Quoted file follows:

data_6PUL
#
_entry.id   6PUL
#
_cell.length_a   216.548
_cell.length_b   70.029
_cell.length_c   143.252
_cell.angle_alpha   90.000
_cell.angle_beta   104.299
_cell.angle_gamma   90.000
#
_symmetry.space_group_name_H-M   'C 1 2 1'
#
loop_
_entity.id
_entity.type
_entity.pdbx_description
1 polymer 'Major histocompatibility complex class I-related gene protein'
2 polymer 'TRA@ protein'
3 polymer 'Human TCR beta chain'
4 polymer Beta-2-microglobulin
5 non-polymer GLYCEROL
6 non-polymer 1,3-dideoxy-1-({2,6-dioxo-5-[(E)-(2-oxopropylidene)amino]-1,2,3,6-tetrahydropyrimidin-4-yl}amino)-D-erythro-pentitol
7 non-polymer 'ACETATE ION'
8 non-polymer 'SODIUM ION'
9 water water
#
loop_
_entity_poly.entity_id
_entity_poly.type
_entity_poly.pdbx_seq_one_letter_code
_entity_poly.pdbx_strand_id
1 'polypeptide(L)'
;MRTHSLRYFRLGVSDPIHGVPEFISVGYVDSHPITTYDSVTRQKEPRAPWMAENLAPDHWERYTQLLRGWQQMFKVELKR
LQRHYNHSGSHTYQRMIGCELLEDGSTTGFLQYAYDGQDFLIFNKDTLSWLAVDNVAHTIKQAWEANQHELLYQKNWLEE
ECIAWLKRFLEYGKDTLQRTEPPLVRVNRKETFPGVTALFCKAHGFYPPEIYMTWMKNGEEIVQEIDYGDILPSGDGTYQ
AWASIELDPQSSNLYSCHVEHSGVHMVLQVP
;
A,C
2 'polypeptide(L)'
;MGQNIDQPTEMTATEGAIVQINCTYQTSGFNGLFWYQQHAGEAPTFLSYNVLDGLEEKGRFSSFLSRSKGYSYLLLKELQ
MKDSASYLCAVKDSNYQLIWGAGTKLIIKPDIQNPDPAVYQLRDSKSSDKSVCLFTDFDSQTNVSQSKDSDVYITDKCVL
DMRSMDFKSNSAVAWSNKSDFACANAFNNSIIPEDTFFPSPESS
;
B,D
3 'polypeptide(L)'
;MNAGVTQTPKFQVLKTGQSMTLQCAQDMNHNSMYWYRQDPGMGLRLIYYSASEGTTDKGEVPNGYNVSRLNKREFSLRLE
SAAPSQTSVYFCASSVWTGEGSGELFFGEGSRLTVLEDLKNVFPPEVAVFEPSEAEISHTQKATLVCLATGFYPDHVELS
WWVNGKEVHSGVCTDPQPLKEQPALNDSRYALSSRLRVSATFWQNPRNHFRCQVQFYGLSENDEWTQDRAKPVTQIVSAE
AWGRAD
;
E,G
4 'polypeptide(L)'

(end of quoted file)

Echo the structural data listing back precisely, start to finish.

data_6PUL
#
_entry.id   6PUL
#
_cell.length_a   216.548
_cell.length_b   70.029
_cell.length_c   143.252
_cell.angle_alpha   90.000
_cell.angle_beta   104.299
_cell.angle_gamma   90.000
#
_symmetry.space_group_name_H-M   'C 1 2 1'
#
loop_
_entity.id
_entity.type
_entity.pdbx_description
1 polymer 'Major histocompatibility complex class I-related gene protein'
2 polymer 'TRA@ protein'
3 polymer 'Human TCR beta chain'
4 polymer Beta-2-microglobulin
5 non-polymer GLYCEROL
6 non-polymer 1,3-dideoxy-1-({2,6-dioxo-5-[(E)-(2-oxopropylidene)amino]-1,2,3,6-tetrahydropyrimidin-4-yl}amino)-D-erythro-pentitol
7 non-polymer 'ACETATE ION'
8 non-polymer 'SODIUM ION'
9 water water
#
loop_
_entity_poly.entity_id
_entity_poly.type
_entity_poly.pdbx_seq_one_letter_code
_entity_poly.pdbx_strand_id
1 'polypeptide(L)'
;MRTHSLRYFRLGVSDPIHGVPEFISVGYVDSHPITTYDSVTRQKEPRAPWMAENLAPDHWERYTQLLRGWQQMFKVELKR
LQRHYNHSGSHTYQRMIGCELLEDGSTTGFLQYAYDGQDFLIFNKDTLSWLAVDNVAHTIKQAWEANQHELLYQKNWLEE
ECIAWLKRFLEYGKDTLQRTEPPLVRVNRKETFPGVTALFCKAHGFYPPEIYMTWMKNGEEIVQEIDYGDILPSGDGTYQ
AWASIELDPQSSNLYSCHVEHSGVHMVLQVP
;
A,C
2 'polypeptide(L)'
;MGQNIDQPTEMTATEGAIVQINCTYQTSGFNGLFWYQQHAGEAPTFLSYNVLDGLEEKGRFSSFLSRSKGYSYLLLKELQ
MKDSASYLCAVKDSNYQLIWGAGTKLIIKPDIQNPDPAVYQLRDSKSSDKSVCLFTDFDSQTNVSQSKDSDVYITDKCVL
DMRSMDFKSNSAVAWSNKSDFACANAFNNSIIPEDTFFPSPESS
;
B,D
3 'polypeptide(L)'
;MNAGVTQTPKFQVLKTGQSMTLQCAQDMNHNSMYWYRQDPGMGLRLIYYSASEGTTDKGEVPNGYNVSRLNKREFSLRLE
SAAPSQTSVYFCASSVWTGEGSGELFFGEGSRLTVLEDLKNVFPPEVAVFEPSEAEISHTQKATLVCLATGFYPDHVELS
WWVNGKEVHSGVCTDPQPLKEQPALNDSRYALSSRLRVSATFWQNPRNHFRCQVQFYGLSENDEWTQDRAKPVTQIVSAE
AWGRAD
;
E,G
4 'polypeptide(L)'